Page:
Good teaching requires good preparation. I have spent much time preparing over 1000 PowerPoint slides for three major areas of computing: Advanced Analysis of Algorithms and Complexity, Software Design and Engineering, and Advanced Computer Architecture and Parallel Processing. To save time and effort for my colleagues, I make my carefully prepared PowerPoint slides available on the Internet for use by other instructors. Many instructors in other universities found my PowerPoint slides helpful and used them in their classes, including for example, Prof. Steve Goddard at University of Nebraska-Lincoln, Prof. Ralph Boland at Acadia University, Prof. Irena Pevac at Central Connecticut State University, and Prof. Boris Peltsverger at Georgia Southwestern State University. Three professors (Witold Suryn, Pierre Bourque, and Claude Y Laporte) in Quebec Canada (École de Technologie Supérieure) even translated some of my PowerPoint slides into French to better address the needs of their students.
Motivation is the key for self learning. To excite students for active learning, I founded and organized Autonomous Robot Competitions and supervised a robotic team and the formation of a robotic club. To enhance learning, I incorporated special projects in classes including, Entrepreneurship and Information Technology (large IT) projects for Software Design and Engineering, Autonomous Robot Projects for Computer Architecture, “The Best” algorithm projects for Advanced Analysis of Algorithms and Complexity, and “State of the Art” system projects for Advanced Computer Architecture and Parallel Processing. And, in Digital Design, I stimulated students with state of the art topics such as Fuzzy logic circuits.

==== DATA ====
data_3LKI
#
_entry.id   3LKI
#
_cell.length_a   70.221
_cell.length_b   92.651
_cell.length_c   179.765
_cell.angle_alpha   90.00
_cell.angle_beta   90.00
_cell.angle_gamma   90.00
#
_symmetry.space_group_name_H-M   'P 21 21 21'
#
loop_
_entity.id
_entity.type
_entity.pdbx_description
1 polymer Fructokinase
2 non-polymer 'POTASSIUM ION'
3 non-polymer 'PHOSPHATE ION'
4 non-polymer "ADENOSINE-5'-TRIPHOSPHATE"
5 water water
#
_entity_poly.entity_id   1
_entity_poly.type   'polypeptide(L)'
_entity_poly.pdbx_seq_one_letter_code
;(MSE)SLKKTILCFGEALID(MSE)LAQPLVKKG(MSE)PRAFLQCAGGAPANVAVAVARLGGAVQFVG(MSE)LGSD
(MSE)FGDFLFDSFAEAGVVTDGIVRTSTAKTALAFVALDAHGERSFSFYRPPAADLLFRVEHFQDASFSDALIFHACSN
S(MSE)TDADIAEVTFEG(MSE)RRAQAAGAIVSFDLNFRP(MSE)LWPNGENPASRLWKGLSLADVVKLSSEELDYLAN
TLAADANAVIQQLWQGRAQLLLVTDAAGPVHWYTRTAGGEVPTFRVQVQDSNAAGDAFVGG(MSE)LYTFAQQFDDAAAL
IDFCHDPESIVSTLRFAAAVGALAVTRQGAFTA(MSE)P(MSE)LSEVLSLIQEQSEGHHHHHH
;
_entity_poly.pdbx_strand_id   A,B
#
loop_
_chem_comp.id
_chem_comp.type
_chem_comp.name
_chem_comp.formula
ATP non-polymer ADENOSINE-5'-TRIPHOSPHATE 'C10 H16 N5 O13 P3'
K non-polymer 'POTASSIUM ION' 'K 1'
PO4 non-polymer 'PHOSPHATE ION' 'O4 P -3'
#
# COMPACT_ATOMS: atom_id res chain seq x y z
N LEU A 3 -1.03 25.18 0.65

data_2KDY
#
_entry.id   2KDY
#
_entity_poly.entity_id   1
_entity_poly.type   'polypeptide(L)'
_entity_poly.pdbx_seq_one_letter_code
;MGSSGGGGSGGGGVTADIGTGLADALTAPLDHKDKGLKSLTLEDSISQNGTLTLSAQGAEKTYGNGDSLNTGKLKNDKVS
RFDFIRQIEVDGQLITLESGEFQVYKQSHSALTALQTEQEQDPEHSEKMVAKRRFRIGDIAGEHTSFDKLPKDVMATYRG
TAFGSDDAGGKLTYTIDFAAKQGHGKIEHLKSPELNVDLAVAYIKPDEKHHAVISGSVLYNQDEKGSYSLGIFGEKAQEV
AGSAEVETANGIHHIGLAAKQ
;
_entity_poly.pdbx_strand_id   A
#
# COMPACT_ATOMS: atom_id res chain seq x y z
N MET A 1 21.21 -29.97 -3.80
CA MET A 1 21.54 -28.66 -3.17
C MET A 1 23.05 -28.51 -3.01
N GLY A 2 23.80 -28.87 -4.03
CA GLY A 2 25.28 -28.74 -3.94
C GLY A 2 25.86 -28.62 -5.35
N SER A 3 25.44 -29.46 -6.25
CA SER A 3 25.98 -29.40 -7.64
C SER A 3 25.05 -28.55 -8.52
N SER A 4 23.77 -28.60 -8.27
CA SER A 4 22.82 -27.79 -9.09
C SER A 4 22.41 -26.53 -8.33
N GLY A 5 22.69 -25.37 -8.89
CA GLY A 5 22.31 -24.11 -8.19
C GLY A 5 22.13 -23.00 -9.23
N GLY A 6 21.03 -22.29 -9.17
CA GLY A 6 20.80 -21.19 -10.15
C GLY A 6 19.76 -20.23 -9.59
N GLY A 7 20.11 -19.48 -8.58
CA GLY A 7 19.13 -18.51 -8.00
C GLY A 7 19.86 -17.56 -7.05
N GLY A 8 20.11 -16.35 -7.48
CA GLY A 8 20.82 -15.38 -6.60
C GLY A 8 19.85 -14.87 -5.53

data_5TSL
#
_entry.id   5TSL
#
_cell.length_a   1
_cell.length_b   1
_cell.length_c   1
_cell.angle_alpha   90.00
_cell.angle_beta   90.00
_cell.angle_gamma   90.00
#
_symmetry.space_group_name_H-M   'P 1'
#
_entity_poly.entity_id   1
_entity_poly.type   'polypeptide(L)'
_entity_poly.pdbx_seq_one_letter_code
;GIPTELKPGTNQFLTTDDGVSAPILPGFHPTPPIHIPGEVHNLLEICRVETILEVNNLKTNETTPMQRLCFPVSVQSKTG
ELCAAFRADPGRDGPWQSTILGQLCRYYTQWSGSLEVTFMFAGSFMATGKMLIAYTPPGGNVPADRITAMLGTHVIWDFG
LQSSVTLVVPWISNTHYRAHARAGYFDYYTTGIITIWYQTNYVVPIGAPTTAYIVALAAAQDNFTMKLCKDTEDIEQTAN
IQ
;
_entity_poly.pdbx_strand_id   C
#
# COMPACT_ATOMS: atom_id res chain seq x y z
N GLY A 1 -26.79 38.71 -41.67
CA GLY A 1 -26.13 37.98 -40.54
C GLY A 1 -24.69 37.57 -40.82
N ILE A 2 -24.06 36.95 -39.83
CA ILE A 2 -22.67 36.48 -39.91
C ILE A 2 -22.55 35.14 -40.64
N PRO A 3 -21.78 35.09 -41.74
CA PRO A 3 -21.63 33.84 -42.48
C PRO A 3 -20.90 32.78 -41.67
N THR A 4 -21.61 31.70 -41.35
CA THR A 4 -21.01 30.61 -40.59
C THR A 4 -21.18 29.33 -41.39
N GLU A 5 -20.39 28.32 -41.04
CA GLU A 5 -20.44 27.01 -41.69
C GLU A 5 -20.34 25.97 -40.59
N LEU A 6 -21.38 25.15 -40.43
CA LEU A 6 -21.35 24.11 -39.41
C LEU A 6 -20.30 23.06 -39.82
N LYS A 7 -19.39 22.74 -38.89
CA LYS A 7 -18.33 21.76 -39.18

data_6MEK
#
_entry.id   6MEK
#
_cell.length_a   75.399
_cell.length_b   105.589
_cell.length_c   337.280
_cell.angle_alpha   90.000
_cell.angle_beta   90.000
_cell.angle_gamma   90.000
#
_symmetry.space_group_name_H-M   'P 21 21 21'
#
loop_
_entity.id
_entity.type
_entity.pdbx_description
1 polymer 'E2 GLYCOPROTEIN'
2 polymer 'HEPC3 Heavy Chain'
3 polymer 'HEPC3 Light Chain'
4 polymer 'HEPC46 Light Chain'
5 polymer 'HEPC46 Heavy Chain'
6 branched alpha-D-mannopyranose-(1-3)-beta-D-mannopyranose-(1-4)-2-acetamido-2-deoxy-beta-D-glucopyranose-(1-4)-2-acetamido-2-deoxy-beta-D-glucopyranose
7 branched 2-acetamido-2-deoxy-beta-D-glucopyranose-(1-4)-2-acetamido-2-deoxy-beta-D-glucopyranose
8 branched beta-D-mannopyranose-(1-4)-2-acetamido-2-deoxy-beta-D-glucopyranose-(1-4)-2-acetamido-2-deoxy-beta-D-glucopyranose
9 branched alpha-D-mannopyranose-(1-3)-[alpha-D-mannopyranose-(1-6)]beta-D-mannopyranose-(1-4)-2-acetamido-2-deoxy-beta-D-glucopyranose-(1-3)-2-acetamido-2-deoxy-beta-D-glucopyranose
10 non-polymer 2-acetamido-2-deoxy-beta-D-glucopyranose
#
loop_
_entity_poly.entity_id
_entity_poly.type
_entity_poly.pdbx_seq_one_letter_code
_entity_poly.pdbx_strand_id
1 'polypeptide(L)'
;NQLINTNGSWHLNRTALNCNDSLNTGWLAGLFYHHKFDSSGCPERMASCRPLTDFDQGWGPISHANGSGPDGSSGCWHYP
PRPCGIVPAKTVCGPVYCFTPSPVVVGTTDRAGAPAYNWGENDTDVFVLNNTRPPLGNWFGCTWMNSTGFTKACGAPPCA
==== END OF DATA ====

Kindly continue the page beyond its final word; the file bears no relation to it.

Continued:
An important part of teaching is academic and research advising of undergraduate and graduate students. I enjoy talking to students. Despite having to supervise over 80 undergraduate students during some quarters, I still took time to ask my students, during advising and when I ran into them, how they were doing in classes and to encourage and guide them when they had difficulties. I enjoy working with undergraduate students by supervising various interesting special topic and project courses. I also supervised a large number of graduate students. In five years, acting as the chair of the advisory committees, I had successfully advised and graduated 17 M.S. students with practicum, 5 M.S. students with thesis, and 1 Ph.D. student with dissertation. In all, I graduated 23 graduate students in five years.
Teaching is an evolving process. Teachers should stay current in their disciplines and in the needs of their students. The future advance of teaching is adapting to the development of the subjects and to the needs of the students.
Ben's, Research, Service, Teaching